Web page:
Compare and Contrast Scientific Rationality and Religious Belief

Like worst enemies and best friends, there are between science and religion as many binds as ruptures/breaks whether approaching or separating them with shared similarities and contrasts. In a general way, science

addresses to the observable and physical world understanding through rational thought, generating hypotheses and testing them by means of experimentation and scientific method. Conversely, religion concerns more with the invisible order that gives meaning to the visible world, demanding the acceptance of truth according only to faith and belief, whether proven or disproved. Although apparently contradictory they both share a similar end, understanding the surrounding world, through different abstract means, rationality or belief. But then to what extent do these means differ from each other? Doesn’t science entails a kind of “religious” belief in rationality and the validity of scientific rules and methods? And isn’t religion just a kind of metaphysical rationality that also systematizes and intellectualizes the world through meaningful “hypothesis”?

The answer to these questions requires as much rationality as belief for each question entails multiple answers and each answer bears a new question, according to the psychological, historical, social and cultural lens through which one looks at the phenomena. Comparisons between science and religion are as divergent and varied as that amount of scholars concerned with it. For this reason, I’ll try to interpret some of these thoughts, drawing the affinities and collisions that link or exclude religion from science and vice-versa, and ideally reach or, at least, search for a personal meaning yet rooted in a kernel of doubt:

Both gods and doubt are widespread, transversal (if not universal) aspects of culture, the result not of inbuilt processes but of the interaction between language-using human beings and their social and natural environment (…) this fact is part of the social universe that humanity creates for itself by the very use of language, a universe which re-presents experience in a totally transforming way and always contains a kernel of doubt. (Goody (1996):679)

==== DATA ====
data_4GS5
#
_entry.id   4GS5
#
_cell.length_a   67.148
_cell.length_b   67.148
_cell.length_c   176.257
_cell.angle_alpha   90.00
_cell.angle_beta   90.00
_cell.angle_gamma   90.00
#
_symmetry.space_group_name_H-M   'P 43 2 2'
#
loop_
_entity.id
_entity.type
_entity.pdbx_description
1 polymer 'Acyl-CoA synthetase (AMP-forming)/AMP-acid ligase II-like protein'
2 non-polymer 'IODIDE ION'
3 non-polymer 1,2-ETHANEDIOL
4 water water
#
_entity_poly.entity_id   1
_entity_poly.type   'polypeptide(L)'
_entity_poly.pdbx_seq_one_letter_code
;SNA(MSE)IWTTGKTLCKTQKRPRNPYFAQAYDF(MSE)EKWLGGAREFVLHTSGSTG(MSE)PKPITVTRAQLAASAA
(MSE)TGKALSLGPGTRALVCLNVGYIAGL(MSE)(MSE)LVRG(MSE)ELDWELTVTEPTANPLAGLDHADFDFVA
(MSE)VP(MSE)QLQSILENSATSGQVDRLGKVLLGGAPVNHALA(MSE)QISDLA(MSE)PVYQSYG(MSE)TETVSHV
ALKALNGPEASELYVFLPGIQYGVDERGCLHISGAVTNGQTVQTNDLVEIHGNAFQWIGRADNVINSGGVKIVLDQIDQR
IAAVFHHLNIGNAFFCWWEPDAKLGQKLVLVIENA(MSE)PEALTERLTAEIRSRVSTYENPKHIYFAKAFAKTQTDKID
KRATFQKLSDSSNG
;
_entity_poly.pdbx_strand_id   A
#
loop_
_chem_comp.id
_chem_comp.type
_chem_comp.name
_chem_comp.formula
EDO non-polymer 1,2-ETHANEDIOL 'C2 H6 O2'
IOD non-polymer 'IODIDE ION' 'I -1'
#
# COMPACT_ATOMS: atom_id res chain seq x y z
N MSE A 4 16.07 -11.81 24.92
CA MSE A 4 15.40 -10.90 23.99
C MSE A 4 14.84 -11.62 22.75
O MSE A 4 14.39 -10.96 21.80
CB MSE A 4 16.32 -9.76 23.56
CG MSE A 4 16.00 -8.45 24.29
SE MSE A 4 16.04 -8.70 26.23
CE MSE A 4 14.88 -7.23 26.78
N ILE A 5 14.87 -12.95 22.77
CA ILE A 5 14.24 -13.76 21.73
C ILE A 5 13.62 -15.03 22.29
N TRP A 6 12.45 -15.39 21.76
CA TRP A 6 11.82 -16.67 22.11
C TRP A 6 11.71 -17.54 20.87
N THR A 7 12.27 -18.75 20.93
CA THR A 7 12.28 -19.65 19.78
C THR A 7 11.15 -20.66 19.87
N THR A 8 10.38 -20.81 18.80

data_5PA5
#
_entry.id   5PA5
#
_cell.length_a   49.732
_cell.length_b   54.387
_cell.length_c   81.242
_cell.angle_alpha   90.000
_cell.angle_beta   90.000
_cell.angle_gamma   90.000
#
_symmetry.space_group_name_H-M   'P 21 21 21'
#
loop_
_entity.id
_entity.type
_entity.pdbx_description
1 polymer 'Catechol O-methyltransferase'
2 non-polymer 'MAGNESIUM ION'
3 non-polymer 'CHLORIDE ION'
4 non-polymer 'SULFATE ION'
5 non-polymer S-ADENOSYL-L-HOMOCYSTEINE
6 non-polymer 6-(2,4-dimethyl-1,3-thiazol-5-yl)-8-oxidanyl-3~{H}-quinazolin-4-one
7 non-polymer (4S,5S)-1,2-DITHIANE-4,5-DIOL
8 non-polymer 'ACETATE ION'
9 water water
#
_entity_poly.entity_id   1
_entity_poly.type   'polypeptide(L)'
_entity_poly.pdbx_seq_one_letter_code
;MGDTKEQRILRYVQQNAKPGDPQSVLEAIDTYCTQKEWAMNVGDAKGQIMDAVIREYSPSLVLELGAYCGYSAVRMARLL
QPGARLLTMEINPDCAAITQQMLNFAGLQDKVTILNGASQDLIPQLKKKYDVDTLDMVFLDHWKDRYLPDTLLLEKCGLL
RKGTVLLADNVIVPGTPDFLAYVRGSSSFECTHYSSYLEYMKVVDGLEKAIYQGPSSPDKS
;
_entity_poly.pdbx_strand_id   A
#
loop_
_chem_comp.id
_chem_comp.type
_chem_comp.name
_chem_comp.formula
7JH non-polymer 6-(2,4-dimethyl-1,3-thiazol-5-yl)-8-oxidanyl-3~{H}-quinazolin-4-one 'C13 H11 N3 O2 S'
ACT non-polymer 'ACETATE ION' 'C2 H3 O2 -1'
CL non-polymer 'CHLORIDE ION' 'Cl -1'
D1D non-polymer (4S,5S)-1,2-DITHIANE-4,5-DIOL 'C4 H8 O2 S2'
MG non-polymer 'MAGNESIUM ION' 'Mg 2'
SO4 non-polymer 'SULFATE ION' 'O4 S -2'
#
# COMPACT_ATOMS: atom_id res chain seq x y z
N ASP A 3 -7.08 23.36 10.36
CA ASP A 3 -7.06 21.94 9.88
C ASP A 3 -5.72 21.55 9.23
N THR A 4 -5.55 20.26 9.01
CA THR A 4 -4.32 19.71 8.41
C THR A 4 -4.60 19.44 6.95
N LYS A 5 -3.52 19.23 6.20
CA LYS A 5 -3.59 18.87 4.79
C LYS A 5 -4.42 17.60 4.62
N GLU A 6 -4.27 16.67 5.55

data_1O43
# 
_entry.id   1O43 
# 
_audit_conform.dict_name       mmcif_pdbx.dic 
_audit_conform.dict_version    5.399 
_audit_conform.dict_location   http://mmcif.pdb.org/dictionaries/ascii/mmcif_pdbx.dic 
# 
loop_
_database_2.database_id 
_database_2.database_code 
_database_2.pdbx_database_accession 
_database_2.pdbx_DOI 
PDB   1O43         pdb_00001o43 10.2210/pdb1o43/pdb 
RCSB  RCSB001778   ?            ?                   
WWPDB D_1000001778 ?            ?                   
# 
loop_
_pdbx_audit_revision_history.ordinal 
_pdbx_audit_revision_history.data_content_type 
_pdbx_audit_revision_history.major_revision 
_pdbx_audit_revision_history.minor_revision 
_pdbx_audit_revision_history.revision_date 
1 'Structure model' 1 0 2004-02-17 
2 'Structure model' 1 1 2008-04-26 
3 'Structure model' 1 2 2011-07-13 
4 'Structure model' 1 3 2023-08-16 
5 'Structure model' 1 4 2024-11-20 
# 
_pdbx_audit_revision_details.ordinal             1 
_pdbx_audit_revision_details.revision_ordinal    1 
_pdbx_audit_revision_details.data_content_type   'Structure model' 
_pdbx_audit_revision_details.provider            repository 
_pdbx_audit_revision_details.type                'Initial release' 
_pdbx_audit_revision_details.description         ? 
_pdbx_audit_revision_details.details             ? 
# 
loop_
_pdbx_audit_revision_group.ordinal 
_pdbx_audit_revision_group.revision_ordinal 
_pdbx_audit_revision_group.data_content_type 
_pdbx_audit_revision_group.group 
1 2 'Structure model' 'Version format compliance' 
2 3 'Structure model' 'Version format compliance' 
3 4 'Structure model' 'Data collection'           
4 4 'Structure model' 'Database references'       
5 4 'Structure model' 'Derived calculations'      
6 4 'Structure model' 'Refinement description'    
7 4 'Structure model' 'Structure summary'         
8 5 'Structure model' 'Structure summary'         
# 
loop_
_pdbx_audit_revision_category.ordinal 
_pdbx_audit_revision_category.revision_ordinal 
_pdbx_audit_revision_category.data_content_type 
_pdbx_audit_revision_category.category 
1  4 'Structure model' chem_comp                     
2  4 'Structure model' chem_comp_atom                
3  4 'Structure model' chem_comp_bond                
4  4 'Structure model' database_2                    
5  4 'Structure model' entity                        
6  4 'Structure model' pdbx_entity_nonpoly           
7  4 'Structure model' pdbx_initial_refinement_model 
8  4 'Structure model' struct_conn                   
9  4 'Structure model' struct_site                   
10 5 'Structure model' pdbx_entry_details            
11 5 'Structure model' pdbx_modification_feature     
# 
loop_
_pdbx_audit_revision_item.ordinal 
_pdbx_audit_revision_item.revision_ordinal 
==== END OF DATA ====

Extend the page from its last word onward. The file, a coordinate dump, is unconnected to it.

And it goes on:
Faithfully rational or rationally faithful?

The truth is that science is organized like any other discourse, on the basis of a conventional logic, but it demands for its justification, like any other ideological discourse, a real “objective” reference, in a process of substance. (…) Science accounts for things previously encircled and formalized so as to be sure to obey it. “Objectivity” is nothing else than that, and the ethic which comes to sanction this objective knowledge is nothing less than a system of defence and imposed ignorance, whose goal is to preserve this vicious circle intact.

“Down with all hypotheses that have allowed the belief in a true world”, said Nietzsche. (Baudrillard, 1983: 114-115)

In the beginning of the eighteen century the world assists to turbulent and agitated times where change and progress were the ruling words. A era of great revolutions with the collapse of monarchies and empires; a time of great social experience and intense intellectual curiosity; the sprouting of nation states, democracy and market economy, in short, an unstable and changing century woven by dramatic transformations, which altogether enlightened humankind by showing it paths hitherto obscured and unseen. It was in the Enlightenment that reason and rationality shone upon men and its history, giving birth to a new era of rationalisation, secularisation, mechanisation and market rationality. Several thinkers were debating the definition of this new era, and all of them shared the optimistic vision and utopian hope that things were infinitely progressing towards an ideal of unlimited improvement, driven by science and its rationality.

According to Kant’s metanarrative, men would finally attain freedom through the exercise of scientific reason, which understood the phenomena of the natural world through the categories of understanding (Morris (1987): 56). He believed that in the earlier stage people find it easier to be told what to do instead of reason by themselves, and therefore they were ruled by kings, emperors or church leaders. At some point of the future, people would learn to exercise reason and religion would no longer determine people’s choices, because they would be able to make take responsibility by themselves and finally reach freedom. Later on Hegel envisions the demise of religion considering it as just an absolute idea, our imperfect way of knowing that we can be better, that is to say, a kind of vehicle through which humanity could contemplate the ideal aspired. And finally Nietzsche announces that “God is dead” and the world once enlightened begins to be “disenchanted”, as Webber puts it, by the increasing systematization of religious ideas and concepts, the growth of ethical rationalism, and the progressive decline of ritual and “magical” elements in religion (Morris, B. (1987): 69).